Tonight, ABC World News aired an interview with Apple CEO Tim Cook, with the conversation focused on the ongoing encryption battle between the iPhone manufacturer and federal authorities. But it turns out what viewers saw on TV was only a small portion; the full-length interview runs just short of a half hour. It's rare to see Cook in this sort of lengthy, uninterrupted exchange.
He acknowledges that Apple is actually working against public opinion in its refusal to concede to the FBI's wishes. "This is not about a poll," he said. "This is about the future." Cook told David Muir that he's received many "heartwarming" letters from the public — including military veterans — encouraging Apple to hold its ground. And he also voiced concern about some of the worst-case scenarios that privacy advocates believe could stem from Apple caving to the government's demands.
If a court can ask us to write this piece of software, think about what else they could ask us to write. Maybe it’s an operating system for surveillance. Maybe it’s the ability for law enforcement to turn on the camera. I mean, I don’t know where this stops. But I do know this is not what should be happening in this country. This is not what should be happening in America. If there should be a law that compels us to do it, it should be passed out in the open, and the people of America should get a voice in that. The right place for that debate to occur is in Congress.
Included below are other excerpts, but the whole interview — filmed inside Cook's own office — is absolutely worth watching. Cook revealed that he intends to speak with President Obama regarding the ongoing case, saying "I’m going to ask for his help for getting this on a better path."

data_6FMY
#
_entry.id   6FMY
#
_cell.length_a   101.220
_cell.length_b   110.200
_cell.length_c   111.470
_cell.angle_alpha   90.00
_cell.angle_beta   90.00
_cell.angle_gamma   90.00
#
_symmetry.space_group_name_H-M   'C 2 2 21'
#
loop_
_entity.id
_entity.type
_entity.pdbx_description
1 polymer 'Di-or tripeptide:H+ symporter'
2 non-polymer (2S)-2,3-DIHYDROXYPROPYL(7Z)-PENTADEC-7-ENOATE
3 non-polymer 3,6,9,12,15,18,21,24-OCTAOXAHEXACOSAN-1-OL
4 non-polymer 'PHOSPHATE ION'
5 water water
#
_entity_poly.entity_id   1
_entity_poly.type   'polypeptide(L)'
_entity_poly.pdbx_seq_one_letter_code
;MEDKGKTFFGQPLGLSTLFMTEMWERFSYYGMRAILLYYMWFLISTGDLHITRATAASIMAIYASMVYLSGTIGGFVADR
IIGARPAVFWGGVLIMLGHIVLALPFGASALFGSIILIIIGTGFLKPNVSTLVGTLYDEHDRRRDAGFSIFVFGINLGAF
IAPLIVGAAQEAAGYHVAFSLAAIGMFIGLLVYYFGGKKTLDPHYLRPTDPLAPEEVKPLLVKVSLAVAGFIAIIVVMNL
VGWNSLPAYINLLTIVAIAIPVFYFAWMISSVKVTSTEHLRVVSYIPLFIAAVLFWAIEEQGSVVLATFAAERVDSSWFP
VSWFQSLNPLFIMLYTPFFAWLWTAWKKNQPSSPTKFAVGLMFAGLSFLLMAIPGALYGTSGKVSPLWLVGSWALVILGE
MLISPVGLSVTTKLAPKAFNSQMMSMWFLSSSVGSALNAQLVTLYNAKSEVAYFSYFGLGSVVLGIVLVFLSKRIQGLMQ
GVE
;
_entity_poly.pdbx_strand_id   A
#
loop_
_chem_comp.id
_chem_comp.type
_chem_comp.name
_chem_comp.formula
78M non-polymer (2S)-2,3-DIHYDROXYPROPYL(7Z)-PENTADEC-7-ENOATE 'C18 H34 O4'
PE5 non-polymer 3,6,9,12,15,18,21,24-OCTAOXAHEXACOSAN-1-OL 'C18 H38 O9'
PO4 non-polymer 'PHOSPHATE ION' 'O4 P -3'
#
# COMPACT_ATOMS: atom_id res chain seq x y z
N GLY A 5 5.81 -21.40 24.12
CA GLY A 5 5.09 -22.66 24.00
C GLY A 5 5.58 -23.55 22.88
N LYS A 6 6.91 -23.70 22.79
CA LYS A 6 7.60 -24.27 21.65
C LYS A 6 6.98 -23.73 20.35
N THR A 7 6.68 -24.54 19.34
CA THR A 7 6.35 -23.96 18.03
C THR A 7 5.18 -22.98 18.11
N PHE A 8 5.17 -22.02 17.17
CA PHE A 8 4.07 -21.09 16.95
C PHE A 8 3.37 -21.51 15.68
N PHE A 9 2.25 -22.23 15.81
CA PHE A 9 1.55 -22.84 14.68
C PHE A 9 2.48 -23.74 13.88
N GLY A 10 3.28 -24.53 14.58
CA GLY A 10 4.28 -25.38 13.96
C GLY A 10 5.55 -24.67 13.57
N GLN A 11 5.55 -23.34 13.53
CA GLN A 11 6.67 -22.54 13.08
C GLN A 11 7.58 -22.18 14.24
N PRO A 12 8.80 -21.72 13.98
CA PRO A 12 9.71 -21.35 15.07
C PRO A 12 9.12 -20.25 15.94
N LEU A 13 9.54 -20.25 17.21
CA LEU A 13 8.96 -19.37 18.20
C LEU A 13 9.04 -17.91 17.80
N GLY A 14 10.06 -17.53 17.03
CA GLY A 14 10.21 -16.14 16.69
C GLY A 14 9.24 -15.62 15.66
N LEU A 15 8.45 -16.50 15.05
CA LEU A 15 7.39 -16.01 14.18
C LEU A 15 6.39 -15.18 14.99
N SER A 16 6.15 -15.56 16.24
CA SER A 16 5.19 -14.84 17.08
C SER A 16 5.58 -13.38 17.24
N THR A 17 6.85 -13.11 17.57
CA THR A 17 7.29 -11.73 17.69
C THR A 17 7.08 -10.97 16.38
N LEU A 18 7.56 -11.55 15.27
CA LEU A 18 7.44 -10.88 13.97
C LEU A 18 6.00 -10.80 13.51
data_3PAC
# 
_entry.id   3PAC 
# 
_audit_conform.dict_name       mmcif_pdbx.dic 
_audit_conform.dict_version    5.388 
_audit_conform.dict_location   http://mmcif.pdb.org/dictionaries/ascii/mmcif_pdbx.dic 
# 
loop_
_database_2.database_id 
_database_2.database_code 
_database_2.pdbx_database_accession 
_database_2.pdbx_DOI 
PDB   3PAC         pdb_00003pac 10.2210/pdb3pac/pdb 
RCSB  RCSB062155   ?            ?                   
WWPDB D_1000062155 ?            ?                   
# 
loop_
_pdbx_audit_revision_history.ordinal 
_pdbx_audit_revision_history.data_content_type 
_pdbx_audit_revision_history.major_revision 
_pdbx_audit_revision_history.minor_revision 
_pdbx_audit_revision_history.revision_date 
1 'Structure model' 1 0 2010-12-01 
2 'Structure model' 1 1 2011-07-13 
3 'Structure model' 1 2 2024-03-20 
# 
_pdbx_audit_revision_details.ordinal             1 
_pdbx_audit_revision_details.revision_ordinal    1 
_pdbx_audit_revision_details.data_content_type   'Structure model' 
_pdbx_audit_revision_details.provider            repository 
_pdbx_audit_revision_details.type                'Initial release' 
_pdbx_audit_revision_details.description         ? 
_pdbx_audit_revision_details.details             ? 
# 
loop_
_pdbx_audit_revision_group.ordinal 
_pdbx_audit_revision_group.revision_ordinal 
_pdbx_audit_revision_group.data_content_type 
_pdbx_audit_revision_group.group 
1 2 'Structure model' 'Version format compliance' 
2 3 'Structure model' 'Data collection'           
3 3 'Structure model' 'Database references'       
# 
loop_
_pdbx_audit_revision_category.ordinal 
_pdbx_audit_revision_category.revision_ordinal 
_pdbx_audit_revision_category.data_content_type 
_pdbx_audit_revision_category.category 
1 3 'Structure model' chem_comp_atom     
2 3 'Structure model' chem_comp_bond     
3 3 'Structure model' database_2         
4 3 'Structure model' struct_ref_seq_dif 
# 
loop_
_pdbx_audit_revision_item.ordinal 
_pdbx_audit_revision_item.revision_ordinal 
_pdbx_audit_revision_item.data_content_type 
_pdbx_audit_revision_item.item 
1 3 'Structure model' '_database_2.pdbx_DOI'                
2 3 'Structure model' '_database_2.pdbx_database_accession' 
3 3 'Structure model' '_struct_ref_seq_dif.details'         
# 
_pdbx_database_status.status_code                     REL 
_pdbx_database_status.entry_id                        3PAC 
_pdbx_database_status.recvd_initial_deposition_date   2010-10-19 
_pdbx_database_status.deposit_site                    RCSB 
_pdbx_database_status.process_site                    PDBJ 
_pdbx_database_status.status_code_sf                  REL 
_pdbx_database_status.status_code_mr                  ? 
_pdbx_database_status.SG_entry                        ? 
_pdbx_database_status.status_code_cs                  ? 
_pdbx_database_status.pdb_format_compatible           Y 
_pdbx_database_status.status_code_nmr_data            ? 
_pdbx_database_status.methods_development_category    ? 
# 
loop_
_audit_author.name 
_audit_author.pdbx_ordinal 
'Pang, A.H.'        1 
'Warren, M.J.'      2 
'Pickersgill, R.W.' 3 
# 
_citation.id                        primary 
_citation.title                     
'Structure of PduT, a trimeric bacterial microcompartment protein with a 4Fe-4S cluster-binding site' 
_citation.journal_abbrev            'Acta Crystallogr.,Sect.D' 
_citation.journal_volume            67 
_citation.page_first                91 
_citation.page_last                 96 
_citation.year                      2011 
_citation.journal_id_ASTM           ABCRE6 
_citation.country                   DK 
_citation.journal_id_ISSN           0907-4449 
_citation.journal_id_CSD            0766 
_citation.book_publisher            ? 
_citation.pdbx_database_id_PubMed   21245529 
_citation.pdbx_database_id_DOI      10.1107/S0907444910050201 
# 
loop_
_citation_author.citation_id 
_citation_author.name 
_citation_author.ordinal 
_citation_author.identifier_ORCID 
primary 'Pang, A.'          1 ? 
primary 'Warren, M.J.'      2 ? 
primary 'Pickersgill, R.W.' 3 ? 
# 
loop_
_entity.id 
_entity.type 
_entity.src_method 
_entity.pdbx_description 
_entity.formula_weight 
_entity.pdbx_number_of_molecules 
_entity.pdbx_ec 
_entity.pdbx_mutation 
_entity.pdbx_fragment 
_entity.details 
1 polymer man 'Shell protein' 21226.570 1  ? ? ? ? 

No one would want a master key built that would turn hundreds of millions of locks. Even if that key were in the possession of the person that you trust the most, that key could be stolen. That is what this is about.
It’s clear that it would be a precedent. New York law enforcement is already talking about having 175 phones there. Other counties across the United States are talking about phones they have. And so it is a slippery slope. I don’t fear it; it is one.
Cook: I know people like to frame this argument as privacy versus national security. That is overly simplistic and is not true. This is also about public safety. The smartphone that you carry has more information about you on it than probably any other singular device or any other singular place.
Muir: So this is about protecting the safety of the people who carry those iPhones?
Cook: That’s exactly right. And by the way, it’s probably just not iPhone. Because if the government could order Apple to create such a piece of software, it could be ordered for anyone else as well. It doesn’t stop here.
Think about this. It is, in our view, the software equivalent of cancer. Is this something that should be created? Technology can do so many things. But there are many things technology should never be allowed to do. And the way you not allow it, is to not create it.
On why iPhones have such deep encryption to begin with:
Cook: Hacking has become increasingly commonplace. It is very difficult to secure data, and the everyday person can’t do it. They look for Apple to help them do it. You need to look no further than the government, which has had some of the worst breaches of all in this case. And so yes, security gets better with every software release we have. Encryption gets more advanced. It has to to stay one step ahead of the bad guys.